I used my desktop laser cutter for this (4W Emblaser), cutting out 3 pieces of 2mm black acrylic and sticking them together with tape.
Why? Because I can. You could always try 3D printing (with food-safe materials please!) or carving it by hand out of a balsa wood sheet.
Step 5: Prep the Ingredients
These mooncakes require a lot of handling and are eaten raw, so please wear gloves!
Making Snow Skin
Mix the ingredients for the snow skin dough in a bowl and work it for 10 minutes with your gloved hands until it holds together and is slightly elastic.
You can add in food colouring or flavouring into the dough. I used cocoa powder for one batch, and they came out a gorgeous charcoal-black but the dough was slightly crumbly and hard to work with.
Weigh out the dough into exact portions. You want the combined dough plus filling to exactly fill your mooncake mould to the brim - no more, no less. For mine this worked out to 21g portions.
Prep the Filling
If you are using pre-made asian bean paste fillings, simply knead in the nuts or seeds into your paste with gloved hands.
Weigh out the filling into exact portions. For my mould this worked out to 31g portions. About a 1:1.5 ratio of skin to filling for mine.
(I also have a larger mould, about an 8cm diameter circle. And for that I used 60g of skin to 90g of filling. Still about 1:1.5 ratio)
If you are using a softer cream or ganache filling, you will have to put it in the fridge or freezer before portioning so that it has the consistency of play-doh.
Step 6: Assemble the Layers
Flatten a ball of filling, and wrap it around your 'centre': a salted duck egg yolk (for the mini moon cakes half a yolk is enough). Form this into a ball again with the egg yolk completely on the inside.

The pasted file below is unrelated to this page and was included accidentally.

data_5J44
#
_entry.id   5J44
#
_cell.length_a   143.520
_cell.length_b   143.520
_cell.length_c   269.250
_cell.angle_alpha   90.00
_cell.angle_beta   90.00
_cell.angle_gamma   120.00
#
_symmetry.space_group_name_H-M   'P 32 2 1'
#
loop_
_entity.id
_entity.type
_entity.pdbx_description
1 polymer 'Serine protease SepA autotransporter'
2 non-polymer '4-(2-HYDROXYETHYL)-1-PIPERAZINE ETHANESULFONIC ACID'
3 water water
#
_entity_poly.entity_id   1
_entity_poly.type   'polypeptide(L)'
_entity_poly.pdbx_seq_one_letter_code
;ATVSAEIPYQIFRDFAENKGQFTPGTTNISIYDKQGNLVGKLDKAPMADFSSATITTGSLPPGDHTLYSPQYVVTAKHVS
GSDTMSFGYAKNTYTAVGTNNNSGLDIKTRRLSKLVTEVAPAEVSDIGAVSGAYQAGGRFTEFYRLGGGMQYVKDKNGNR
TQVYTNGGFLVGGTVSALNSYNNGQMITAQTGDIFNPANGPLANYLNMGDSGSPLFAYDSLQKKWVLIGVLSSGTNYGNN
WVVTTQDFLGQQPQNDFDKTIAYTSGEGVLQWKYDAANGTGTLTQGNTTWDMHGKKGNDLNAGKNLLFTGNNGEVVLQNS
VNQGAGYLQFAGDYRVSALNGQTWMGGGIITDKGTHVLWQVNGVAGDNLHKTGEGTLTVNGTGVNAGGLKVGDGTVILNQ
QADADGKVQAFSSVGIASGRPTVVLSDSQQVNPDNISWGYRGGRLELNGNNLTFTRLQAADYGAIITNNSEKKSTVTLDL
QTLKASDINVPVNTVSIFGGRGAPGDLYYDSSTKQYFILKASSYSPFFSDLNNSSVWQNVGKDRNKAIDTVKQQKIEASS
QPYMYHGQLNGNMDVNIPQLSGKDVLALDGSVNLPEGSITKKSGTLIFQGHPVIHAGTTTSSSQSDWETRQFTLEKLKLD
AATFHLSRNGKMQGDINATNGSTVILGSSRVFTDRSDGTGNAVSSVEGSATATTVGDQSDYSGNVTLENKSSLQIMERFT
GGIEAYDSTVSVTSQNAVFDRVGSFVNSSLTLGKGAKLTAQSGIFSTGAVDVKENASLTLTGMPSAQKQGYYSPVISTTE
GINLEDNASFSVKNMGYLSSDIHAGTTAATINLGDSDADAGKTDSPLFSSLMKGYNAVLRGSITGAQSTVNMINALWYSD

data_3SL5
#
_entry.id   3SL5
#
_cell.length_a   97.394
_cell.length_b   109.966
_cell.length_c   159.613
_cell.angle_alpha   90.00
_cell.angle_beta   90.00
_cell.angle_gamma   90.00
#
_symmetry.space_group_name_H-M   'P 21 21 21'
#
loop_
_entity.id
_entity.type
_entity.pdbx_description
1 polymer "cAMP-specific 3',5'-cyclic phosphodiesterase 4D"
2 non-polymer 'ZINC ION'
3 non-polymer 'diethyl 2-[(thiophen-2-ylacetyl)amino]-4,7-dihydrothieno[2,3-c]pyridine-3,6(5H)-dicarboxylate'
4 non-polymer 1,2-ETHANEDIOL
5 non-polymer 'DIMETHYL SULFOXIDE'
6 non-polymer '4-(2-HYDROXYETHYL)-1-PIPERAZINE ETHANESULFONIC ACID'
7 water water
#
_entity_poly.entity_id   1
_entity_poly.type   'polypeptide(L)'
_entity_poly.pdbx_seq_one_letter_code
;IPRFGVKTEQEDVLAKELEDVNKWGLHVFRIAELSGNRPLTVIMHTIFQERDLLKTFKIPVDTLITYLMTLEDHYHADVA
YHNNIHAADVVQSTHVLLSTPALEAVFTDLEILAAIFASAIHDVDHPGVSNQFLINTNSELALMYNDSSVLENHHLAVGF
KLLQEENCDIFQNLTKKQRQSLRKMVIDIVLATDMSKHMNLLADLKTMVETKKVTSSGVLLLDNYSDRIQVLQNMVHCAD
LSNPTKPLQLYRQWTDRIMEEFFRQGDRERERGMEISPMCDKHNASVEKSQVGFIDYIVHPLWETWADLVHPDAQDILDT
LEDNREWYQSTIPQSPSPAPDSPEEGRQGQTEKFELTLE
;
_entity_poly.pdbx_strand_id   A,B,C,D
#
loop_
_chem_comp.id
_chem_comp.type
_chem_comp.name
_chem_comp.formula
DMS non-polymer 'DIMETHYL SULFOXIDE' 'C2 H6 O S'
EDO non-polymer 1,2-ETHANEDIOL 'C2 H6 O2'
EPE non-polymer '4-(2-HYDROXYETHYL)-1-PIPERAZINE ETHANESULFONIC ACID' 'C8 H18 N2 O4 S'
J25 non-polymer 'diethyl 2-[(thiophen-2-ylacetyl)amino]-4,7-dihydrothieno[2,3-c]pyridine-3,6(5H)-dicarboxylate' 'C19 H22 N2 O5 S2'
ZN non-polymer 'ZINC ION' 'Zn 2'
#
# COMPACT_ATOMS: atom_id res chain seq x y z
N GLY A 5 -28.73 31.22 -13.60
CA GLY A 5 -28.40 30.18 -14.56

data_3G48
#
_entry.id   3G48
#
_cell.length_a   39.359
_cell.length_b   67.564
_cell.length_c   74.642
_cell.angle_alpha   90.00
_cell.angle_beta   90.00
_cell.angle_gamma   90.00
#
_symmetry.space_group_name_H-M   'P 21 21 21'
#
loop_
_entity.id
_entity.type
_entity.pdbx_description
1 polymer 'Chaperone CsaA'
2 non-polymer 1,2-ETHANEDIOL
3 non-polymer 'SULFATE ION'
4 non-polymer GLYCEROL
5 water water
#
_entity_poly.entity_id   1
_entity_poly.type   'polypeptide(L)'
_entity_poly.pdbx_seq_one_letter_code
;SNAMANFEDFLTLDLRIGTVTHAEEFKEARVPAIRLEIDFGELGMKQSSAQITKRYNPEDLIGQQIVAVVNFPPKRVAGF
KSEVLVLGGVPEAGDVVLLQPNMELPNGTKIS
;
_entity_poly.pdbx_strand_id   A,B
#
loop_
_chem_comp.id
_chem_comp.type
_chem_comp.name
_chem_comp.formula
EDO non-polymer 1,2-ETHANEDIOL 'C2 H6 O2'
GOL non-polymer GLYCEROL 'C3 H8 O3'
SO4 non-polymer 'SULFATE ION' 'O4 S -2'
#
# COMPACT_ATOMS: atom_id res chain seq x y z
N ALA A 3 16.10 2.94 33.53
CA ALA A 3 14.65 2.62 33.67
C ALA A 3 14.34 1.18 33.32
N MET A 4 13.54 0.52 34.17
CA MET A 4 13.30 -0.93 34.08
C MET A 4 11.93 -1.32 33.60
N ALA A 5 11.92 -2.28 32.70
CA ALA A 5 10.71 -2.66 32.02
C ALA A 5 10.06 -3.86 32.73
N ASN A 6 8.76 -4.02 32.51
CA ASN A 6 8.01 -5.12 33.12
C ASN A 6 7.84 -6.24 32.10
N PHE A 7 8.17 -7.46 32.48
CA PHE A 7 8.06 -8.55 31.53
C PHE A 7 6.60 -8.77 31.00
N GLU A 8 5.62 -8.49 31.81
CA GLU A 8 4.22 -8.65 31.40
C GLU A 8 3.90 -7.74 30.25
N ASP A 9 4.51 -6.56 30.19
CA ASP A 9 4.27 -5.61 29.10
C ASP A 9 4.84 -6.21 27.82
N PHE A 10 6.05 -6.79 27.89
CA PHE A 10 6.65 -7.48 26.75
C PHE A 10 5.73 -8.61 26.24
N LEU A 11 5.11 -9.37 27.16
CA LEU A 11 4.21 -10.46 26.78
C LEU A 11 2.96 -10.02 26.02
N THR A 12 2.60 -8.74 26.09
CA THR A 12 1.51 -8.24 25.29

Roll out the snow skin dough ball with a small rolling pin, with lots of cornflour to prevent sticking.
It should be elastic and roll into a smooth round, not as jagged as mine - a longer kneading time would make the dough much more workable than the batch I photographed.
Ideally the centre would be the thickest (2-3mm), tapering to thin edges (1mm).
Wrap the filling in the snow skin entirely, making a 'blank' mooncake ball. Seal the skin of the ball by pinching and rolling between your hands. There should not be any gaps or the moulding process will not work.
Step 7: Moulding the Mooncake
Dust the mooncake ball with cornflour to prevent sticking.
Pop the mooncake ball into your mould, and pack it in with your palm. It should come up to the brim of the mould and fill it exactly. For the traditional moulds you turn the mould upside down and 'whack' the cake out with a tap against the table.
The piston type of mould is more forgiving as it adjusts to fit the size of your mooncake ball! And you simply eject the mooncake like using a syringe.
Step 8: Enjoy!
My first batch was lotus paste with macadamias and salted egg yolk. This was just the traditional recipe with a macadamia upgrade. It tastes awesome fresh, and can last up to a week in the fridge.
I also made some with green-tea (matcha) flavoured lotus paste, and some with coffee-flavoured snow skins and a Bailey's truffle centre. Yum!
I know this sounds quite involved, but it really was quite easy and fun. Vote for me in the cake contest if you like it!
Continue to my moon cake gift box instructable here.
Runner Up in the
Cake Decorating Contest